The question that comes to mind then is what is the game-changer for your business? As business owners, we are always keen for the next new tool or gadget that increases productivity or reduces cost. But how often do we look for the game-changers that exist within our business right now? I contend there is game-changer lurking in your business that most of you have not fully recognized or leveraged. It lies with your team.

I observe many teams in action and I am continually amazed at the raw potential that lay un-tapped because most companies are infected with SOS (shiny object syndrome). With SOS, companies continue to invest in the latest tools, machines, and whizbangs to increase profitability, all the while ignoring the proverbial low hanging fruit right in front of them—the performance of the team. The real irony here is most new technology fails to deliver because of the team. Don’t get me wrong here. Good tools for the business are important, however often they come at the cost of ignoring the opportunities with the team.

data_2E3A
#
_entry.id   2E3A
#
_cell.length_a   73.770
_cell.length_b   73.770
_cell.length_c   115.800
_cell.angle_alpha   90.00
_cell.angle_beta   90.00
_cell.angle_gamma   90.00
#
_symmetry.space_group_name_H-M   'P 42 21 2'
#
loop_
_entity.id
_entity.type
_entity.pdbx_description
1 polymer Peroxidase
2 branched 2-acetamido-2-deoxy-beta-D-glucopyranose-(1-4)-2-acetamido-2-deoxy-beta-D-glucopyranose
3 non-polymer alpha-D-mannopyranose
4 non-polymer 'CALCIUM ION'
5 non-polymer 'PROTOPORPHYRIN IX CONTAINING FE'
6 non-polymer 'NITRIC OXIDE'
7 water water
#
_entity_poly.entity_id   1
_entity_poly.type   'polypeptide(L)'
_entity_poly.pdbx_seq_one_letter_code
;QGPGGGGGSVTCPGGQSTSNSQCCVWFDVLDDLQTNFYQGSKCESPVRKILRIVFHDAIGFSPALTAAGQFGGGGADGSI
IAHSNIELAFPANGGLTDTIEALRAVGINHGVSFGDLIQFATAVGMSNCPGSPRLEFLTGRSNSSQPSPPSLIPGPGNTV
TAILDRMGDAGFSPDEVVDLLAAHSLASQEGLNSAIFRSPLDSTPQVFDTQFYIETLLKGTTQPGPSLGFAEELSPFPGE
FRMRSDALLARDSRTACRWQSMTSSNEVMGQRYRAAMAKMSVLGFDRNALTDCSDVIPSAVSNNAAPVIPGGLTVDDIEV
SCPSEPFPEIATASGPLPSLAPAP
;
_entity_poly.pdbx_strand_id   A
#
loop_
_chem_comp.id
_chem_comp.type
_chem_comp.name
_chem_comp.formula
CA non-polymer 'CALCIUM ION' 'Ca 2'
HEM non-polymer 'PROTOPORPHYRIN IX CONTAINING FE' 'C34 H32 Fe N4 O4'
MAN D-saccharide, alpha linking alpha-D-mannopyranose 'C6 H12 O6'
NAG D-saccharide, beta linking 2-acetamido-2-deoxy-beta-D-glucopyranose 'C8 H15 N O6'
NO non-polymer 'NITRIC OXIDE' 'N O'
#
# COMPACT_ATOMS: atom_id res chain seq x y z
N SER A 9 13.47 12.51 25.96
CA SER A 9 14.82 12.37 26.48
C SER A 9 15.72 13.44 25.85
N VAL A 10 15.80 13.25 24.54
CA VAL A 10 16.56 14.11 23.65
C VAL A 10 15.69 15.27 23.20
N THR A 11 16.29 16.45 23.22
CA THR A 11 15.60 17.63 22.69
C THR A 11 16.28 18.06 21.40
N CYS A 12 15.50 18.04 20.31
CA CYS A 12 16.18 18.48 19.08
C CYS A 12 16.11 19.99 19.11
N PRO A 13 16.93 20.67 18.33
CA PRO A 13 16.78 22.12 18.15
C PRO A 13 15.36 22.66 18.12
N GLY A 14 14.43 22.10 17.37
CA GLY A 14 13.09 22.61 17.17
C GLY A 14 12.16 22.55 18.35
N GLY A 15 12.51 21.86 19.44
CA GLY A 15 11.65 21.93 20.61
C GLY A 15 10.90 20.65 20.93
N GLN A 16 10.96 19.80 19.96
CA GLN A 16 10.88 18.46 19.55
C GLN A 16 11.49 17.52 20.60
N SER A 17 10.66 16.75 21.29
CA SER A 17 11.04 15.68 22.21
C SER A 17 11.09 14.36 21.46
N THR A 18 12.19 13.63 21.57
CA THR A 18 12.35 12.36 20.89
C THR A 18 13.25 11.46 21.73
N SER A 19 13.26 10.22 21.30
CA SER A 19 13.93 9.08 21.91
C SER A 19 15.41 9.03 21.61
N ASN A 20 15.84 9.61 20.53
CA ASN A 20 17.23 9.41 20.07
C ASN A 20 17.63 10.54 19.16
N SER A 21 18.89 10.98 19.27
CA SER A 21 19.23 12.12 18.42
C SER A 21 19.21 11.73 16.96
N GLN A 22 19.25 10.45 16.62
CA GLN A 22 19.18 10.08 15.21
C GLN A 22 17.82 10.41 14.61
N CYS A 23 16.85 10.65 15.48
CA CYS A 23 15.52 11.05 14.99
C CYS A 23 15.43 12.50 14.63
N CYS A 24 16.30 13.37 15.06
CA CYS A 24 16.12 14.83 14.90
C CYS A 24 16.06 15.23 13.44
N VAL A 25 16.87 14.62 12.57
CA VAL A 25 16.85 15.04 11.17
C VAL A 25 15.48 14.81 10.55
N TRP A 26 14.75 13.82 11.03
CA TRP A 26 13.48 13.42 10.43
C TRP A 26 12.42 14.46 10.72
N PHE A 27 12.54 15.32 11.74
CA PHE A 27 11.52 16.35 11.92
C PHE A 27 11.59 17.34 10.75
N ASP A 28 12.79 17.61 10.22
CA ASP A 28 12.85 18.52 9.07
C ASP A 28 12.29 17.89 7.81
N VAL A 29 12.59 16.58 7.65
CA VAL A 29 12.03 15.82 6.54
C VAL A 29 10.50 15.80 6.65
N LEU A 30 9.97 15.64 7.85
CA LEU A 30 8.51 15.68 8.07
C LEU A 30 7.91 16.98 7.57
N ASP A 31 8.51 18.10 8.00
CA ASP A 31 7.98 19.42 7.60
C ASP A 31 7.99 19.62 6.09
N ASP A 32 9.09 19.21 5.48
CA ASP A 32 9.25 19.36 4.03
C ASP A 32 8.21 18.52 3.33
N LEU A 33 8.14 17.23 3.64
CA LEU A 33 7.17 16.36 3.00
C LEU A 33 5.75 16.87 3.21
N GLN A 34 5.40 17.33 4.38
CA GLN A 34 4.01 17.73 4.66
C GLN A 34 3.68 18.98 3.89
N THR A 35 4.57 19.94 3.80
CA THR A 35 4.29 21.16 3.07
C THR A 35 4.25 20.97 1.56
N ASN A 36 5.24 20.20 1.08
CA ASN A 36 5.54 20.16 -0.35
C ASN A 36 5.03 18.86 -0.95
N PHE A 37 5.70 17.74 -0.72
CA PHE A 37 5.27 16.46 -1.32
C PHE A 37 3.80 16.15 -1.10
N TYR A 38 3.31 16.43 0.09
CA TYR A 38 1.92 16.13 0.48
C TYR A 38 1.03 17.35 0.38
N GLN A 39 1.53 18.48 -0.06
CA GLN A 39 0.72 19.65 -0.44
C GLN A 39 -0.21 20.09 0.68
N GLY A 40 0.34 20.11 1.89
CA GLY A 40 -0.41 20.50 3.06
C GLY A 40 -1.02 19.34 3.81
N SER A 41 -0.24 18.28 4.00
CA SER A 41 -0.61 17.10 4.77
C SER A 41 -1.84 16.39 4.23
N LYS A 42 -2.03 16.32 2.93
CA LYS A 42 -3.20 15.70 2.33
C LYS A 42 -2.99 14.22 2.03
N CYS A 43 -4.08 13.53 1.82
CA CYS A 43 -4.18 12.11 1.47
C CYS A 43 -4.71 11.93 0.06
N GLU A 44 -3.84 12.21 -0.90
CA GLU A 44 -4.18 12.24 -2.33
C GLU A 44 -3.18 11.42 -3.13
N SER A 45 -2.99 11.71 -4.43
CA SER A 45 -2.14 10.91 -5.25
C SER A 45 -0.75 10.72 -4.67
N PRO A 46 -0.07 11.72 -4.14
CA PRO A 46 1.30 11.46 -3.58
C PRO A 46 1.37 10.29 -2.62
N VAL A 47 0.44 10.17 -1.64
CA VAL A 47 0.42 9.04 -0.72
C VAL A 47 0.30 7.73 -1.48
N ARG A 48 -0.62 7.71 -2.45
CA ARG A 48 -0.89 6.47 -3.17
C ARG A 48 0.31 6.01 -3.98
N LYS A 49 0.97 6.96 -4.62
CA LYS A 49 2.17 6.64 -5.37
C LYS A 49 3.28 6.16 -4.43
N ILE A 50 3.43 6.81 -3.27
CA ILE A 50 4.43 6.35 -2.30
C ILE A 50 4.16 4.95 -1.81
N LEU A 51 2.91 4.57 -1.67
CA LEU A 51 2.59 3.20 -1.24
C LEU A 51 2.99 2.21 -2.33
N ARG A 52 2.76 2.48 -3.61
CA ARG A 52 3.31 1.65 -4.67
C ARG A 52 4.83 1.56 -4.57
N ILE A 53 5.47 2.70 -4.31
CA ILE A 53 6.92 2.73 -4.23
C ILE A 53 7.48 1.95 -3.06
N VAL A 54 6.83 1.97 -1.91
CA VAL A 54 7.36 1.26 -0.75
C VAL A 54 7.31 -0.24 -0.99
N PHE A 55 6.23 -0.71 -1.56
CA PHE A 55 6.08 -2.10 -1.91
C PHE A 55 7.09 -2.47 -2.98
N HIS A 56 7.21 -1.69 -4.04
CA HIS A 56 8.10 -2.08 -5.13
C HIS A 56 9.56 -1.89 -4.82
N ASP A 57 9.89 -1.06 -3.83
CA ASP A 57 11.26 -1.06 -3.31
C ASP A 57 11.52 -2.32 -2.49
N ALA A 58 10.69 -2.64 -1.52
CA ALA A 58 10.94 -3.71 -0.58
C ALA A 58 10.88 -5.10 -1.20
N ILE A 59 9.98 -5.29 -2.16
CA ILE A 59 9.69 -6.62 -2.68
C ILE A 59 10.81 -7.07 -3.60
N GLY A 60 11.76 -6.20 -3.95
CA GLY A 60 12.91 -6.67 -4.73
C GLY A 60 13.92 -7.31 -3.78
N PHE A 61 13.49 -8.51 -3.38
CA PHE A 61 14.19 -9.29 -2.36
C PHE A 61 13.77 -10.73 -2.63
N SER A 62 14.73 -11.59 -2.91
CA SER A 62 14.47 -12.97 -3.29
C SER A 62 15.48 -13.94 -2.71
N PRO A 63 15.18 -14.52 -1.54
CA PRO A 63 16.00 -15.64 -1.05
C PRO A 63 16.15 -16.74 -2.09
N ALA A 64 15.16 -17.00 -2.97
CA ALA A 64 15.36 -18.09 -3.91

Now, before you question too harshly the effectiveness of yours, let me also be clear that the performance of the team is directly attributed to the effectiveness of the team’s leader. The results the teams are achieving, good, bad or indifferent, are symptomatic of the leadership, not soley the team. Ultimately, to leverage the potential of the team it requires a healthy introspection by the leader in terms of what they are, or are not doing to challenge for higher performance, and then doing something about it. In reality, it is not easy, hence why the shiny-object-syndrome is more often the path of least resistance.

While the scenarios we encounter are widely diverse, there are repeated themes in leadership and teams. Following are some of the common symptoms of team performance in organizations, along with their underlying root causes:

Type 1 – “Fails the bus test”: Symptoms include high turnover and repeated quality and delivery problems. When asked, “how does your role support the mission?” the employees frequently answer, “what mission?” Root cause – Command-and-control micro-managing leadership.